Broom's Bible Corner

The Lens of Culture

March 14, 2021

Part of the difficulty in understanding and interpreting Bible passages is that it's difficult to see these passages in their original cultural context. We're so far removed by time, geography, language, and culture that we can miss how they would have understood what was written. It's as if there were a lens between us and them, that blurs the message as we look backward from today.

We can learn more about the culture of their time. Commentaries, dictionaries, and other resources can help us understand how what Jesus and the first century Church taught would be understood by people then.

One thing we often forget is that culture changes and develops over time. Things that were common or expected then may not even be practiced today. For example, Genesis tells the story of the fathers of the nation of Israel - Abraham, Isaac, and Jacob. Some of them had multiple wives. We understand that this was acceptable at the time, but was not the intention of Gen 1-2, and isn't how we should live based on New Testament teaching. The practice isn't condemned in the Old Testament, but we shouldn't take its inclusion as an endorsement either.

It's as if there is not just one lens, but two. The underlying message first goes through the lens of the culture of the time, but then also goes through the lens of the culture of the reader today. Many New Testament passages, for example, were written to move believers from the expectations of their day to something different. If these passages were intended to move their culture into something more Christ-like, we have to ask how we should see that adjustment in relation to our culture.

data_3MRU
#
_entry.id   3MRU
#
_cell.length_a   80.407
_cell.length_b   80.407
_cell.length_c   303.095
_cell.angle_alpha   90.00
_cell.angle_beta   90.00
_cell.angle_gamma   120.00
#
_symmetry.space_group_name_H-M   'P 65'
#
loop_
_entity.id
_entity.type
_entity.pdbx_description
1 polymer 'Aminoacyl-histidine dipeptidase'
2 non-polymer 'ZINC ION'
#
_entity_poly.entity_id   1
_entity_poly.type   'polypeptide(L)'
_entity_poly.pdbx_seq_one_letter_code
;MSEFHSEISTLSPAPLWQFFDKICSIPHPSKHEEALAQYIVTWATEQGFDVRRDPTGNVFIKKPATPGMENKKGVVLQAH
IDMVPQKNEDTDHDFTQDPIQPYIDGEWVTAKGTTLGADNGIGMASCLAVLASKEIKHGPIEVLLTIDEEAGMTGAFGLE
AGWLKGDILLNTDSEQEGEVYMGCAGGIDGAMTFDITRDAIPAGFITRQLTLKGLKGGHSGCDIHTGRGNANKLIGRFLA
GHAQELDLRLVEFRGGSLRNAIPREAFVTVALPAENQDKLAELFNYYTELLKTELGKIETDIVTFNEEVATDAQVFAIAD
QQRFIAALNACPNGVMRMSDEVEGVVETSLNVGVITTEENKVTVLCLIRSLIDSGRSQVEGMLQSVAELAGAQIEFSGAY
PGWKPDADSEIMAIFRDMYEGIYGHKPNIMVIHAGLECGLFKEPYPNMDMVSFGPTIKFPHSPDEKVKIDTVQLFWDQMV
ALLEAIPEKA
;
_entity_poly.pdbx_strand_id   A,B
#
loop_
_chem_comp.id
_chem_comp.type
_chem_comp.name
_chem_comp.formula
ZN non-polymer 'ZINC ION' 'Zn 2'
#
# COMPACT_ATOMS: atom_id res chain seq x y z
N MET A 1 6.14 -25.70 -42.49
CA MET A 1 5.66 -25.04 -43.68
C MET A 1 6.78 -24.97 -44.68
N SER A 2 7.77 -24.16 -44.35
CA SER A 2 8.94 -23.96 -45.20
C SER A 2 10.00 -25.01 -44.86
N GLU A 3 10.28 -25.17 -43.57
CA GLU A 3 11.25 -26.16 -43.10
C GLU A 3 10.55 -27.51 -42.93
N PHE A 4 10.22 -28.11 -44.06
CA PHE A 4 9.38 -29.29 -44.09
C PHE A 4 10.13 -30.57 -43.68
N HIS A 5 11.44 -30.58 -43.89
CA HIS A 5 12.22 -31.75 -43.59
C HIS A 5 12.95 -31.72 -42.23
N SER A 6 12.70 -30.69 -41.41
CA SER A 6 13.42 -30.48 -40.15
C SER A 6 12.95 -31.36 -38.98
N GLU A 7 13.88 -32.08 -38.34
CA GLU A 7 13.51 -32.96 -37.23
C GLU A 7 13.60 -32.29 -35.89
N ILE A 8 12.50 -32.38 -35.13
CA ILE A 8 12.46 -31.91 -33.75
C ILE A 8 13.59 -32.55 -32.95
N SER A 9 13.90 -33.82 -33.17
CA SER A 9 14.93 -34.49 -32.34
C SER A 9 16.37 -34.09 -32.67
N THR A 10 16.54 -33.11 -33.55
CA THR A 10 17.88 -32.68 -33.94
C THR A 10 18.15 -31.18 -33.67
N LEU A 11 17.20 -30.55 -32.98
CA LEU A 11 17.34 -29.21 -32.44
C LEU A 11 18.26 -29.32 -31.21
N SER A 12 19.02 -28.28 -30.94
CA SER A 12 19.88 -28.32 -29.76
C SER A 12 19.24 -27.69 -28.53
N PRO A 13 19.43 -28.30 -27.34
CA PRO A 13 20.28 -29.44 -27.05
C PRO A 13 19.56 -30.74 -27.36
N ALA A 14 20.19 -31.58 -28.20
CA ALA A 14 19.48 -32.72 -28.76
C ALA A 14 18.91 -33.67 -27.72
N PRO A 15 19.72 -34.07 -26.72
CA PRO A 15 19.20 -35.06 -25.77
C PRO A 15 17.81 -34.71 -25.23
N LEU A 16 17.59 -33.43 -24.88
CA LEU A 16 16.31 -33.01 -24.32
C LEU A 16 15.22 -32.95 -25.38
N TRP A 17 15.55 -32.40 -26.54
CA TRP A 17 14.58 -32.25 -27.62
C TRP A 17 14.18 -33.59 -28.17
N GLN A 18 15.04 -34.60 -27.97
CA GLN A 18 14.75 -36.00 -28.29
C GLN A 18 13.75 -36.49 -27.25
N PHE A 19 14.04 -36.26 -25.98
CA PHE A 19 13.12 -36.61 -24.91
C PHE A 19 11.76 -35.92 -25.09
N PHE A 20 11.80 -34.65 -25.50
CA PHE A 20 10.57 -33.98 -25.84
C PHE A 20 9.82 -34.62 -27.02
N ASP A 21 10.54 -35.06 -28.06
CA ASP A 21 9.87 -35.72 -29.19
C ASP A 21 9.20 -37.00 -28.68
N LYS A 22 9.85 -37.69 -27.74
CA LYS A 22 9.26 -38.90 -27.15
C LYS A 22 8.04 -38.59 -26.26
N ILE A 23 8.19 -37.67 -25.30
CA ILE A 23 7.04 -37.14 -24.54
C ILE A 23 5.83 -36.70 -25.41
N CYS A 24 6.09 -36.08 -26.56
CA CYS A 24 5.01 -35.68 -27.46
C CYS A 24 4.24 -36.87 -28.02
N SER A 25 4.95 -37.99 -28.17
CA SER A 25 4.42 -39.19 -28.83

Is modern culture Christ-like? I think the answer for every age is generally no. The specifics will change, but people will not naturally behave like Jesus - the way is still narrow, and only a few will find it (Mat 7:13-14). The challenge for every generation is to try and understand how they need to change to be more like God.

To give an example, much of the New Testament was written to deal with the problem of Jews and Gentiles worshiping God together. You could read these passages and say, "This doesn't seem to be an issue today." There are clearly groups of people, however, that face discrimination - people of color in the US, immigrants in many countries, refugees from war, and many other examples. We should continue to look for people who are being excluded, and those whose voice is not being heard. Who is being excluded? How do we include them? Who is not being heard? How do we give them a voice? These are difficult questions, but it's important to see that there is work that needs to be done.

I'm not suggesting we change the directives of the Bible, but we have to see those directives relative to the culture of the time, while also applying that message to our culture. We teach that the Bible is "living and active" (Heb 4:12) - let it be so.

Written by Brian Broom who is learning how to study the Bible more effectively by understanding the culture and setting of its writing.